Infection of “naïve” Dogs with PIV5 and rPIV5-H3

While our prior studies indicate that rPIV5-H3 is effective in generating immunity in mice against influenza virus, it is not clear whether the same virus can be effective in generating immunity in dogs. We have thus inoculated dogs with rPIV5-H3 via intranasal route, and determined replication of virus in dogs and measured immune responses to the virus. Dogs are routinely vaccinated with vaccines containing live PIV5 at a young age (as early as 3-week old). Through an arrangement with the animal vendor, 8 dogs at 12-week of age without vaccination of live PIV5 were obtained. The titers of PIV5 antibodies in these dogs were determined using ELISA and neutralization assay. All dogs were positive to PIV5 in ELISA (Fig. 1A). However, neutralization antibody (nAb) titers were undetectable (Fig. 1B). The dogs (n = 4) were infected with PIV5 or rPIV5-H3 via intranasal (IN) route. At 3 and 5 days post infection, nasal swabs were taken from infected dogs, and assayed for existence of viruses. While no virus was detected when the swabs were analyzed using plaque assay (Fig. 2), RT-PCR products were detected in 7 of 8 dogs at 3 days post infection (dpi) and very weak RT-PCR signals were detected in 5 of 8 dogs at 5 dpi, suggesting that limited replication of PIV5 in naris of infected dogs at 3 days post-infection and the infection was being cleared at 5 days post-infection. The dogs were bled at 21 days post infection. Increases in anti-PIV5 titers were detected in all dogs, suggesting that the dogs were infected. Measurement of anti-HA titers using HAI assay indicated that all rPIV5-H3 inoculated dogs seroconverted and had HAI titers at average 42.5 (range from 20 to 80) at 3-week post-infection (Fig. 3). No HAI was detected in dogs-inoculated with PIV5.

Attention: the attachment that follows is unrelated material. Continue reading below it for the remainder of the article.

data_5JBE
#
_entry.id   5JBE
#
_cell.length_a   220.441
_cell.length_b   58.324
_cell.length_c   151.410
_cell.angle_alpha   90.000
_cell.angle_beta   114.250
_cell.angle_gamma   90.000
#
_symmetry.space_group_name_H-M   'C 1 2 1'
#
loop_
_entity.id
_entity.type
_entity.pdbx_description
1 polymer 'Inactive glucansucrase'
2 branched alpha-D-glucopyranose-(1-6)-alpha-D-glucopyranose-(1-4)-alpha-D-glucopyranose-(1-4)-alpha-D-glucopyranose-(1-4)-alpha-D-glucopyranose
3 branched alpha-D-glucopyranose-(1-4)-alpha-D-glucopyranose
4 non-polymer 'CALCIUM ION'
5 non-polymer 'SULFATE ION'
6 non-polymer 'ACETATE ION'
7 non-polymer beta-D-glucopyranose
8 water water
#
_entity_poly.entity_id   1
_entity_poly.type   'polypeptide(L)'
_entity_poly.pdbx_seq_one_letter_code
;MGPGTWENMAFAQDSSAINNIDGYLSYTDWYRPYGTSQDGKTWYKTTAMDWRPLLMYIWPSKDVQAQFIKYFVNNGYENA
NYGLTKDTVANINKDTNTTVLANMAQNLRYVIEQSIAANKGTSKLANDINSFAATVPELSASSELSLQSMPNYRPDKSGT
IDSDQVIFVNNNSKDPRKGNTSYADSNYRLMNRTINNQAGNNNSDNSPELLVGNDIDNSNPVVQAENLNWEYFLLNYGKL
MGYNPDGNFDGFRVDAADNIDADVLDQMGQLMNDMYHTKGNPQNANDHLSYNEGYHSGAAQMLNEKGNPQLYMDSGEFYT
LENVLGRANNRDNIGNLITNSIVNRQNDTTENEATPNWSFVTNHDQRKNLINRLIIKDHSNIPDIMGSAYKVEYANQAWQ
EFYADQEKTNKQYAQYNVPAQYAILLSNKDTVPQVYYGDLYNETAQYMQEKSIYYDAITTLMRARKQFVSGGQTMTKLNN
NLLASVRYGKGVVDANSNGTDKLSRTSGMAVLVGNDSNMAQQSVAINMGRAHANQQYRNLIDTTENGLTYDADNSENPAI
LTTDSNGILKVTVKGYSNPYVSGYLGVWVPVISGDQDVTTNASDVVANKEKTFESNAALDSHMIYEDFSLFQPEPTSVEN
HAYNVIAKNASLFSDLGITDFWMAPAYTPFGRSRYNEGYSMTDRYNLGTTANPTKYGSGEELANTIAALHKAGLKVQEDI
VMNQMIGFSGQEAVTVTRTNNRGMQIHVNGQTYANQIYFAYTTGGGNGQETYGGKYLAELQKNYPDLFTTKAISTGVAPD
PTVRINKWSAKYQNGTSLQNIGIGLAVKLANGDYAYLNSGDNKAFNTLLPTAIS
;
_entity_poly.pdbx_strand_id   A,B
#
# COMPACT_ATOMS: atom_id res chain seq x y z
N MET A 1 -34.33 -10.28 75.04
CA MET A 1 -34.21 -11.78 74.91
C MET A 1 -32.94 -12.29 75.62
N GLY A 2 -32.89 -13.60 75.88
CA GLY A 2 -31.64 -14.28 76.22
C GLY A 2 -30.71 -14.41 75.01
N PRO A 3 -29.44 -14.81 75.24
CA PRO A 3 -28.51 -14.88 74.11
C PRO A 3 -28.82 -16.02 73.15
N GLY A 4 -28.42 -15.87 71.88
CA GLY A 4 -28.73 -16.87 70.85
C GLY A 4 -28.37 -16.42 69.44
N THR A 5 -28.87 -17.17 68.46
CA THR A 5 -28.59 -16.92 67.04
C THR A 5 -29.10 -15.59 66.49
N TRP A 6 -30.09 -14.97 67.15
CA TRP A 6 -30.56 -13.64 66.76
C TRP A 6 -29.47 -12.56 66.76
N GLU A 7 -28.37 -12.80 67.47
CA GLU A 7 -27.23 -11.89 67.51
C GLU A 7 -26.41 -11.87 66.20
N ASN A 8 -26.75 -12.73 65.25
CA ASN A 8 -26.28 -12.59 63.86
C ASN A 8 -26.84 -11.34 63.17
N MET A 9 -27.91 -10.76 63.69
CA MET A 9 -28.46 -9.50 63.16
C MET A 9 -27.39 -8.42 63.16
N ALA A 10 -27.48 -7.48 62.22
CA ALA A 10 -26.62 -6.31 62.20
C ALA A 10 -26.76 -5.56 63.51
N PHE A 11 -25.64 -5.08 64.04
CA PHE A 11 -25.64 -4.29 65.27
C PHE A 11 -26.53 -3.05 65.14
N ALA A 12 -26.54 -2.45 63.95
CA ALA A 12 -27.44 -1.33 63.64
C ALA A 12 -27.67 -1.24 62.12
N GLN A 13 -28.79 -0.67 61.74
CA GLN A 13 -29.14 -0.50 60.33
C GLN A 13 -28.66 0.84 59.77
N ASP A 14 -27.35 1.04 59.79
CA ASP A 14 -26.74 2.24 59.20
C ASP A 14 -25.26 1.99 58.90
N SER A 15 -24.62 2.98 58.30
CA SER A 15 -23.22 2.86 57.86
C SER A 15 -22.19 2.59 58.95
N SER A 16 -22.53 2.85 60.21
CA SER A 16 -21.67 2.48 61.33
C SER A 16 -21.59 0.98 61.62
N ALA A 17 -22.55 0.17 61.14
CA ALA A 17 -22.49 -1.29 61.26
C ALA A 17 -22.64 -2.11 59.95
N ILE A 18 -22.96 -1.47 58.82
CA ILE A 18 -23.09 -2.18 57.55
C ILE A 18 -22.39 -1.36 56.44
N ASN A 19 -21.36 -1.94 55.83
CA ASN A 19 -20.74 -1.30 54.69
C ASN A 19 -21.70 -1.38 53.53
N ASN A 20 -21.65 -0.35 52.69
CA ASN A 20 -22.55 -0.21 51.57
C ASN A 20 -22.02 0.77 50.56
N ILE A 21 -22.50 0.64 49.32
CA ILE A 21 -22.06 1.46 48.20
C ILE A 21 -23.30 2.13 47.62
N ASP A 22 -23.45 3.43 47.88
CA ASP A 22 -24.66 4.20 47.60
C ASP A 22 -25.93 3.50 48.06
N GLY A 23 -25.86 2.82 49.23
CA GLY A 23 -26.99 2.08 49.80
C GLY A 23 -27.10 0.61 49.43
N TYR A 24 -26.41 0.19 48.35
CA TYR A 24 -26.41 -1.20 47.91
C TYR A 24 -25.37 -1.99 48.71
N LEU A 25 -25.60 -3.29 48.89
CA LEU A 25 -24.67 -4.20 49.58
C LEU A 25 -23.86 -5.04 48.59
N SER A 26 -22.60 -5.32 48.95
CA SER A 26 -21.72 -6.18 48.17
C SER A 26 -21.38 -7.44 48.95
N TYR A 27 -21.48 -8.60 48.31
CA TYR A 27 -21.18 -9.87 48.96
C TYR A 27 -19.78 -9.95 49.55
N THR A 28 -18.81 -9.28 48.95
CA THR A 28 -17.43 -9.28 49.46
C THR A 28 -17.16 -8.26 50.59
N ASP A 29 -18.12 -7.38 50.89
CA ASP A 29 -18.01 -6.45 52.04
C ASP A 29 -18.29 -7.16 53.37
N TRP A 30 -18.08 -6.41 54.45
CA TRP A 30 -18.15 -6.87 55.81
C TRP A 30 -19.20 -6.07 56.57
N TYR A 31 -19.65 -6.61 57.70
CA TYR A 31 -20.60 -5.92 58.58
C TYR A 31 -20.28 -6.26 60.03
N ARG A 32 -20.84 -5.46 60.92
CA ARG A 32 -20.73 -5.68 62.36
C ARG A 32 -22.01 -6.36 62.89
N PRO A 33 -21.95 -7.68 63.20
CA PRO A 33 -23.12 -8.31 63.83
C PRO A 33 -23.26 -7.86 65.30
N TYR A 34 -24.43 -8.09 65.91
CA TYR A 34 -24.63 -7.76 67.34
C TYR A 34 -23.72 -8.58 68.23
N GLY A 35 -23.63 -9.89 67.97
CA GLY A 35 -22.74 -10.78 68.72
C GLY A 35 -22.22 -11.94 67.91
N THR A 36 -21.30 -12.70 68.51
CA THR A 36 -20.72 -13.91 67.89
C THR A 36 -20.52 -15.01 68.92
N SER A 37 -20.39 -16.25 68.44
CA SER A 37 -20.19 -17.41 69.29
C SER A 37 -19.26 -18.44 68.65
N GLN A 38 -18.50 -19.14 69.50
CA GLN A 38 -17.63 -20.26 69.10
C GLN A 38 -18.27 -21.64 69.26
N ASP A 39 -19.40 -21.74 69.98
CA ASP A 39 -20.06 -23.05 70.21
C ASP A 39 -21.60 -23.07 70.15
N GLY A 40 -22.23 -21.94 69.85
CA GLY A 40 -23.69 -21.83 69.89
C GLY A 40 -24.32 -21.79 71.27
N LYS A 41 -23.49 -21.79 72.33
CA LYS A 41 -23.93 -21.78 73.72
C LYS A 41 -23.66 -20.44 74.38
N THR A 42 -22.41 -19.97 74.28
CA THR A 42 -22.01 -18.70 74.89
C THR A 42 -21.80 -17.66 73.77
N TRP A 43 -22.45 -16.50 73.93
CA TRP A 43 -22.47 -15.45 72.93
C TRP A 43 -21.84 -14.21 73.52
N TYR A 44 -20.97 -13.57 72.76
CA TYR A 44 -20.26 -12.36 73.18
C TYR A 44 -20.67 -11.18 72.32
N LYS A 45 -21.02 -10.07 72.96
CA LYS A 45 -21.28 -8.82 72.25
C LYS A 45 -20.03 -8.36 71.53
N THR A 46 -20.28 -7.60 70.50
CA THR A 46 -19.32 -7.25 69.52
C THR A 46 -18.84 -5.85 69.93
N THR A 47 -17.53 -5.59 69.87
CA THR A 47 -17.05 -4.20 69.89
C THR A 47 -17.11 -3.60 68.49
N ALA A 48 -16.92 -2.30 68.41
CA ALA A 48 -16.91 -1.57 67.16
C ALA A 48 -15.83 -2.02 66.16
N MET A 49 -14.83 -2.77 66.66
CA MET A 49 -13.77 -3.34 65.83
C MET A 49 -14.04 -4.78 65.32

Infection of Dogs with Exposure to PIV5 with PIV5-HA